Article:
I was 47 when it happened, 13 years younger than Michael Heseltine, but I have the sense that he is driven in the same way I was. I worked in local government and was in charge of my own department. It was a hectic job, but I was always taking on extra work: I involved myself in training other staff, all sorts of special projects, and more paperwork than I had to do. It was all part of having people think I was wonderful. I wanted to prove that I was better than everyone else. So I ignored the utter exhaustion I felt a lot of the time, the occasional pains in the chest, the headaches, and the times when I was enormously tense. Of course there was also the satisfaction from doing a good job, and that was what drove me.
The heart attack happened so suddenly, and the pain was so dreadful, that I didn't really know what was happening. It wasn't until I was out of danger and calm that I began to look at it as a warning. My internal voice started saying, 'You arrogant bastard, you imagined you could do everything, cope better, be more successful than everyone else. And this is the price.'
After my attack I spent some time at home, but as it got close to time to return to work I began to feel very anxious. I'd worked out strategies for making the job less demanding, which worked for a short while, but I became aware of getting back into the competitive pattern, and this time I was very conscious of the stress building up. It frightened me because I knew I was putting my life on the line - I knew I could have another attack and I knew that wasn't worth it. I had also begun to question, in a way I never had before, where the quality of life lay.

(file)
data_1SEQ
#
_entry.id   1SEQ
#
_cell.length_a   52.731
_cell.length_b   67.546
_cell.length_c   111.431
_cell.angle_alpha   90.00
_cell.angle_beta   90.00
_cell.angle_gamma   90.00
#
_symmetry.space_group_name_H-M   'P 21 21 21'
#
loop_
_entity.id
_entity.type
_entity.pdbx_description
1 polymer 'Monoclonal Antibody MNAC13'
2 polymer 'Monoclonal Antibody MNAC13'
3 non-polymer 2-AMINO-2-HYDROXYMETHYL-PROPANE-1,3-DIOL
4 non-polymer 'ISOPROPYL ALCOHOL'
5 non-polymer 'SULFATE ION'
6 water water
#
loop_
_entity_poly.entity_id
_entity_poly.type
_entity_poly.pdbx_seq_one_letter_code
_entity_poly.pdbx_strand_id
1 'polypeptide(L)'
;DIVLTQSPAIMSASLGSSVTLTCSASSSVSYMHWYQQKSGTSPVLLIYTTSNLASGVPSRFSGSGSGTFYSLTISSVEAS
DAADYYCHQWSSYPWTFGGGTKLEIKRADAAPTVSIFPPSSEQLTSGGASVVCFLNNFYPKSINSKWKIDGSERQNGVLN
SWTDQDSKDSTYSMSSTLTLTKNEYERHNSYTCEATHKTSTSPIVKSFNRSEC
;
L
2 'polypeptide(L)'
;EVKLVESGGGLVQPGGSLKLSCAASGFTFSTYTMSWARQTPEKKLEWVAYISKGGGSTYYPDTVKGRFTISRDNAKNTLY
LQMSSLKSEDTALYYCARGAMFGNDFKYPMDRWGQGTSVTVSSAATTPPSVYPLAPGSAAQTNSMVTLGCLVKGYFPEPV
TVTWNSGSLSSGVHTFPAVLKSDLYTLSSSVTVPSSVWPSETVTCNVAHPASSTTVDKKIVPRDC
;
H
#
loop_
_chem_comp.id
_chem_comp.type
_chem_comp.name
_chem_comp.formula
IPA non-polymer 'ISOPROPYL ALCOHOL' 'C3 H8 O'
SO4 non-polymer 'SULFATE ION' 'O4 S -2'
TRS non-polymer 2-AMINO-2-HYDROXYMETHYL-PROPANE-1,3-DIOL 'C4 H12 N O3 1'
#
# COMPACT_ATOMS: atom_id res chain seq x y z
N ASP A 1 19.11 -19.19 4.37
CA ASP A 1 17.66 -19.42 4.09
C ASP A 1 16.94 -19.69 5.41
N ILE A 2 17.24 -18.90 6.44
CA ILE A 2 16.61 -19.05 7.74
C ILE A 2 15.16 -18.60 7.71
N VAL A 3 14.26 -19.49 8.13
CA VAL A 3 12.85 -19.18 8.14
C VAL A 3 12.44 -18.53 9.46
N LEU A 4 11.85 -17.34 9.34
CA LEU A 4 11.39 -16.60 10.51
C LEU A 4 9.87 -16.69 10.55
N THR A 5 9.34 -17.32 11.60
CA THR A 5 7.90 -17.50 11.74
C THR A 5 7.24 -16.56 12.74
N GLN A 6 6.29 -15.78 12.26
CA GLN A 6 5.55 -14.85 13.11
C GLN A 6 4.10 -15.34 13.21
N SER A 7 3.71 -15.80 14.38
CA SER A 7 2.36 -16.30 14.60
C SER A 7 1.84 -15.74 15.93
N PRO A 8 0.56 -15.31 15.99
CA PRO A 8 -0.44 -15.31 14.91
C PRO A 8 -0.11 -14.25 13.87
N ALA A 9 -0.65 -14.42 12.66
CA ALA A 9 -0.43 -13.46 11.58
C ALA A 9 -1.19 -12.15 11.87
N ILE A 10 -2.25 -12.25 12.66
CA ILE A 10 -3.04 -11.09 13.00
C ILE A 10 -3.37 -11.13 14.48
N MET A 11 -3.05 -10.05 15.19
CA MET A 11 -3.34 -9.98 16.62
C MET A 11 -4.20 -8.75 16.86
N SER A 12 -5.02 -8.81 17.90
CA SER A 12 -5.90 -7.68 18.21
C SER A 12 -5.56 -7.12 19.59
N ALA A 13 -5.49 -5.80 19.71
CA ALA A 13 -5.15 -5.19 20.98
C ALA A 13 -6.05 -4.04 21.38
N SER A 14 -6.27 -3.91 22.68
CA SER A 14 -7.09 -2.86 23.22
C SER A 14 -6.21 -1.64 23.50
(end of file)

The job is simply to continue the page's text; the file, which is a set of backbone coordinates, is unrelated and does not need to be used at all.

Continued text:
My wife Diane and I discussed what would happen if I gave up my job. It was a difficult decision,as I think it would be for anyone whose adult life has been entirely focused on career success, but I could see it was the best thing for my health. I also realised it would be an opportunity to do the journalism and fiction writing which I have always wanted to do, but which has always been on the back burner because of time.
That was two years ago and I havehad to re-shape my life. I don't push myself in the way I did before. If I have a day when things aren't happening with the writing I shut the computer down, get on my bike and spend an hour around the lanes and through the woods. Or I go for a walk on the beach - I have learnt how wonderfully calming and therapeutic it is to go for a long walk.
I don't want Diane to support me, so if the writing doesn't pay I might tryto get a job. But I'd go for something quieter which would not make the demands that the other job did.
These days I have time to talk - and I mean talk properly - to my wife; we go for stolls in the evenings, we sit over a leisurely supper and when my sons are around I can be with them in a way I never could before. I do a lot of sport and my heart is doing fine - so I see clearly that it was stress that was the problem, not over-exertion. I have given up smoking, I don't get strange pains. When the attack happened I thought fate was being particularly cruel, but now I'm inclined to think it did me a favour. I know how different the quality of my life is now.
Michael Heseltine is a bit older than me. It was said on the news that he developed flu after the Toryparty conference. My advice to him is to think again about returning to politics. He might get more out of spending time at home in the country with his family - who clearly care for him very much - than going back to a job that could be the death of him.Reuse content